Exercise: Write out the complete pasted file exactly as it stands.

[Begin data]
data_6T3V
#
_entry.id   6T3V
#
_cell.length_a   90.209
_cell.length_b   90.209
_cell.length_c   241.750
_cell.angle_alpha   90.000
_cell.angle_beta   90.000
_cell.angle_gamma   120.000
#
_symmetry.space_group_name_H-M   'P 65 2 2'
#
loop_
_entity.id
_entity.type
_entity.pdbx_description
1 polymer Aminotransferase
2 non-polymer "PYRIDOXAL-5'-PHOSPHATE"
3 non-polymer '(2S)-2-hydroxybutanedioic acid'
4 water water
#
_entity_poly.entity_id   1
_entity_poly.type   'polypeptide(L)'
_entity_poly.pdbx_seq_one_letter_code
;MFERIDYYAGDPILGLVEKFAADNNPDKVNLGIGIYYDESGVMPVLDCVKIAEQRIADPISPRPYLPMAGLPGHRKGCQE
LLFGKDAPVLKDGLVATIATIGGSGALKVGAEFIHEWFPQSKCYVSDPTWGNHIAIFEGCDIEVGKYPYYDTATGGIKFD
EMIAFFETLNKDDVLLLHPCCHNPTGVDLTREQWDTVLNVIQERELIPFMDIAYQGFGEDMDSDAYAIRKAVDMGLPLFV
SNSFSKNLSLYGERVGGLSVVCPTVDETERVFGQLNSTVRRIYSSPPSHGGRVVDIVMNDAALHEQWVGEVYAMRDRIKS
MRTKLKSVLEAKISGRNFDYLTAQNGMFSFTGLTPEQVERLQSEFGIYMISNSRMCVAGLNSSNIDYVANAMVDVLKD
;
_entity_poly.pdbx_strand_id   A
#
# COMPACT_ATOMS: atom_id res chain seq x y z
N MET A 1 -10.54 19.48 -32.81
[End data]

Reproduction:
data_6T3V
#
_entry.id   6T3V
#
_cell.length_a   90.209
_cell.length_b   90.209
_cell.length_c   241.750
_cell.angle_alpha   90.000
_cell.angle_beta   90.000
_cell.angle_gamma   120.000
#
_symmetry.space_group_name_H-M   'P 65 2 2'
#
loop_
_entity.id
_entity.type
_entity.pdbx_description
1 polymer Aminotransferase
2 non-polymer "PYRIDOXAL-5'-PHOSPHATE"
3 non-polymer '(2S)-2-hydroxybutanedioic acid'
4 water water
#
_entity_poly.entity_id   1
_entity_poly.type   'polypeptide(L)'
_entity_poly.pdbx_seq_one_letter_code
;MFERIDYYAGDPILGLVEKFAADNNPDKVNLGIGIYYDESGVMPVLDCVKIAEQRIADPISPRPYLPMAGLPGHRKGCQE
LLFGKDAPVLKDGLVATIATIGGSGALKVGAEFIHEWFPQSKCYVSDPTWGNHIAIFEGCDIEVGKYPYYDTATGGIKFD
EMIAFFETLNKDDVLLLHPCCHNPTGVDLTREQWDTVLNVIQERELIPFMDIAYQGFGEDMDSDAYAIRKAVDMGLPLFV
SNSFSKNLSLYGERVGGLSVVCPTVDETERVFGQLNSTVRRIYSSPPSHGGRVVDIVMNDAALHEQWVGEVYAMRDRIKS
MRTKLKSVLEAKISGRNFDYLTAQNGMFSFTGLTPEQVERLQSEFGIYMISNSRMCVAGLNSSNIDYVANAMVDVLKD
;
_entity_poly.pdbx_strand_id   A
#
# COMPACT_ATOMS: atom_id res chain seq x y z
N MET A 1 -10.54 19.48 -32.81